Officials Sounding the Alarm on Southeast Asian Droughts
BANGKOK One of the worst droughts in years in Southeast Asia has raised concerns over crop losses in the region, prompting an emergency meeting in Thailand and a call from Cambodia for international assistance.
Ten areas in the northern Thai province of Chiang Mai were declared disaster zones on Friday so they could seek emergency assistance to alleviate the hardships of farmers and fishermen.
Vietnam's eight Central Highlands provinces are suffering their worst drought in 28 years, affecting about 1 million people and causing an estimated 1.3 trillion dong (US$80 million, euro60 million) worth of crop losses.
The country's coffee industry -- the world's second largest, worth US$533 million (euro396 million) in 2004 -- is threatened because the main bean-producing region is one of the hardest hit, said Nguyen Huu Trung, an official in Daklak province.
Cambodian Prime Minister Hun Sen on Saturday called for assistance from the international community as well as fellow Cambodians for a national campaign to help farmers who are short of water, while in Thailand, the newly appointed agriculture minister -- on her second day in the job -- chaired a three-hour emergency meeting on the problem expected to affect 70 of the country's 76 provinces.
In Cambodia, about 700,000 villagers are reeling from water shortages, authorities there said. Serious droughts have badly affected impoverished Cambodia for the past two years.
Laos, where most farming involves subsistence agriculture, is experiencing a drought more severe than last year because of a lack of rainfall and declining water levels in the Mekong River, said Wilawan Panulas, chief of rice and vegetable planning at the country's Agriculture Ministry.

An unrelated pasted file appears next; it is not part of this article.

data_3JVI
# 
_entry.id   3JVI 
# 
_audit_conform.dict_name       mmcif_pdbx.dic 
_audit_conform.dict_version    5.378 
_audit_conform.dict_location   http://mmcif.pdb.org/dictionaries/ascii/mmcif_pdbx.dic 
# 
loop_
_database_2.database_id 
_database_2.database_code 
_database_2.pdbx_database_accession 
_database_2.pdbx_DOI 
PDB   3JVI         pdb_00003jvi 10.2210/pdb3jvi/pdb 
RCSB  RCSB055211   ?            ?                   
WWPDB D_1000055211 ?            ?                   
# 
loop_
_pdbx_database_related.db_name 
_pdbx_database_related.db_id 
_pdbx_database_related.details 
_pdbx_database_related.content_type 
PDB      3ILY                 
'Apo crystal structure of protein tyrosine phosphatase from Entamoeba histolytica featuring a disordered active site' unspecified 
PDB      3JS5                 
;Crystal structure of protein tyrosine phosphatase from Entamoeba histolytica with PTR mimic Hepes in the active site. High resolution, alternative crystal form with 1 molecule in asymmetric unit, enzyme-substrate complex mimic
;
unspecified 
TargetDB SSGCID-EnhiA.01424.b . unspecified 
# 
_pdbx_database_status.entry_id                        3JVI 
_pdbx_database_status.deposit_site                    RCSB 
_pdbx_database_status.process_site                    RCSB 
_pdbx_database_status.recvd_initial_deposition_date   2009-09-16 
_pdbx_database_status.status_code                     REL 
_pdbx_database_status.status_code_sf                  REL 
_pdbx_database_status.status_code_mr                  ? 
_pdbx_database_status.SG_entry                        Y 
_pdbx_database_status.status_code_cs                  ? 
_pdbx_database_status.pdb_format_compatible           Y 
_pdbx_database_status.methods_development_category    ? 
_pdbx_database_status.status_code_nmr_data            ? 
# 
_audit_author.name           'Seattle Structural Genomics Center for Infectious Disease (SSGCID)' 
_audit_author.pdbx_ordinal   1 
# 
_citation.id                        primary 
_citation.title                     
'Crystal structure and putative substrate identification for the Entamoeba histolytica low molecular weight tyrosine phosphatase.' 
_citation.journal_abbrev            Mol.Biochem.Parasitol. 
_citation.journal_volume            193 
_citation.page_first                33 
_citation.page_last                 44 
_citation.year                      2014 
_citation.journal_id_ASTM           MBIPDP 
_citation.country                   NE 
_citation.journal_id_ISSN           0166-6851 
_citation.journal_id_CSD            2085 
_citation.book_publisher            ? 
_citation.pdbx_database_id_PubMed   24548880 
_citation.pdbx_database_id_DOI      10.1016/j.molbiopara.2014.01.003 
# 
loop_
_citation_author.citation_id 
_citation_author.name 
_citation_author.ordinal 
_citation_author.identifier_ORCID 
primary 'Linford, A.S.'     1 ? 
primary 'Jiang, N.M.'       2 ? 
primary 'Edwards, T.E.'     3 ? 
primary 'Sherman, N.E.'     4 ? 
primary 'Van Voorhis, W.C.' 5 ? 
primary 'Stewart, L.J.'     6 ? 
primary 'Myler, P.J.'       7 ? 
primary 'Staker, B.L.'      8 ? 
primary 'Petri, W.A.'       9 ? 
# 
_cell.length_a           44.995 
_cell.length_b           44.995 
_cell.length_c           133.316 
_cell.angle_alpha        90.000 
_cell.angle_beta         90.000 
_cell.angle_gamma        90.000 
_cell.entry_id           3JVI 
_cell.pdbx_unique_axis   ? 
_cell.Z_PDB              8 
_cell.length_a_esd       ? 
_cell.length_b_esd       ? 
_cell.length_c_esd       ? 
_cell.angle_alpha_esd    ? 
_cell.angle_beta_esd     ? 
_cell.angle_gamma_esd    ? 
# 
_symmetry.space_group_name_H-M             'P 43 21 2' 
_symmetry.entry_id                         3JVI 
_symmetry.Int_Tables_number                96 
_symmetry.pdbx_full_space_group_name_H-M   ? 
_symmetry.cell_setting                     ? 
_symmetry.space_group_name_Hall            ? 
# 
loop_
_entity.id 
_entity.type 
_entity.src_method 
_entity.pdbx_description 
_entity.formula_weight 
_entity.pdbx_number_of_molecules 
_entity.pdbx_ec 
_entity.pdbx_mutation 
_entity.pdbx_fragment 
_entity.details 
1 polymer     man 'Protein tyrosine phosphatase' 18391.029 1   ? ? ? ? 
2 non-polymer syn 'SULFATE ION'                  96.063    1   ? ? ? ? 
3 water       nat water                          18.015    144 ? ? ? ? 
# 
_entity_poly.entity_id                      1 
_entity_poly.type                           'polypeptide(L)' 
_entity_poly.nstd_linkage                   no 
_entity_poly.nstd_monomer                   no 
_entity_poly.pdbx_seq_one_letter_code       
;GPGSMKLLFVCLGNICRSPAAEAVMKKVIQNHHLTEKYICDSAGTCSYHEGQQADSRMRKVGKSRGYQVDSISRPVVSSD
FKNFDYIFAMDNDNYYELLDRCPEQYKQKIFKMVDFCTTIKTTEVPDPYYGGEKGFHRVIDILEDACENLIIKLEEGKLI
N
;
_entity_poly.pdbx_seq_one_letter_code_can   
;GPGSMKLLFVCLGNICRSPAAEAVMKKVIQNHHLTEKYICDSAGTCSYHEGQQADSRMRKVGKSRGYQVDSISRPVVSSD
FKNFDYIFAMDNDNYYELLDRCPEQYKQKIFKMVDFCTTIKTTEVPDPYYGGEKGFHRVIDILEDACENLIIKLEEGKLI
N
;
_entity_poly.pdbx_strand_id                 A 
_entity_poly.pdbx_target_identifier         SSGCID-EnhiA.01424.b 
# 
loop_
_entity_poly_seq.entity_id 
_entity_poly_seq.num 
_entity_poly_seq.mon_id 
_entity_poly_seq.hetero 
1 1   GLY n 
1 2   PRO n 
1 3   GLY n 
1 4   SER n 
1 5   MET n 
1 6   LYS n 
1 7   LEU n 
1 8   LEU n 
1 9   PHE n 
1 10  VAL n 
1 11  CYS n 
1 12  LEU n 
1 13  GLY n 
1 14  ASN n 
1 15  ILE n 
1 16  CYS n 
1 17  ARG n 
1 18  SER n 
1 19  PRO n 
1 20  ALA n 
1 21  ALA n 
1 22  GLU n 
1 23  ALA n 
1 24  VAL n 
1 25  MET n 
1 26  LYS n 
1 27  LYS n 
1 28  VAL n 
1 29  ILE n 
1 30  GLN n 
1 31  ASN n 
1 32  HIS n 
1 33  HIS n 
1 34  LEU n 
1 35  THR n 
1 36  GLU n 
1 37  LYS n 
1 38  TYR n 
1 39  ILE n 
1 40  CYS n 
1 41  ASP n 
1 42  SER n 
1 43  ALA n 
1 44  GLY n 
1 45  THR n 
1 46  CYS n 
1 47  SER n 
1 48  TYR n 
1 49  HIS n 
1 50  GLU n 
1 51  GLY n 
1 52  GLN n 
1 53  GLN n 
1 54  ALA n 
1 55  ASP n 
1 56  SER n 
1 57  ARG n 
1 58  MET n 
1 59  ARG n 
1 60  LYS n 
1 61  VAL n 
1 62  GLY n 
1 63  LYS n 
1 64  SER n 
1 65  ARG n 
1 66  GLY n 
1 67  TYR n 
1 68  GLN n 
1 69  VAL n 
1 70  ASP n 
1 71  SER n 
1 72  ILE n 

Poor farmers in remote areas may be driven deeper into debt as they are forced to borrow money to survive, said Nhem Vanda, chairman of Cambodia's National Disaster Management Committee.
In northeastern Thailand, caravans of 10-wheeled trucks must travel through the hills to bring water to households in remote villages.
Scientists debate what is to blame.
Seasonal fluctuations in rainfall are at the heart of the problem, but the situation has become more difficult in recent years with a decline in water levels of the mighty Mekong River, which runs through China, Myanmar, Laos, Thailand, Cambodia and Vietnam.
The decline has a knock-on effect, as the Mekong's tributaries experience lower water levels or in some cases dry up entirely.
"Global warming has caused rainfall to decrease and the land to become hotter, which makes water evaporate more quickly," said Kansree Bunprakob, a scientist at Bangkok's Ramkhamhaeng University.
Other environmentalists say that new dams upstream in China -- built primarily to generate electricity -- obstruct water flow on the Mekong sufficiently to disrupt the river's ecosystem and harm agriculture and fisheries in the lower basin.
"The water level in the Mekong River has continued to drop in dry season since China built the first dam in 1992," said Chainarong Setthachua, director of the Southeast Asian Rivers Network, an environmentalist group based in Thailand.
Thai agriculture officials said spotty downpours during the rainy season and the early ending of that season this year led to lower water levels in rivers, lakes and dams throughout the country.
The rice crop this year is expected to fall 11 percent to 14 percent from last year's harvests, they said, and sugar cane production is also expected to drop drastically.
Source: Associated Press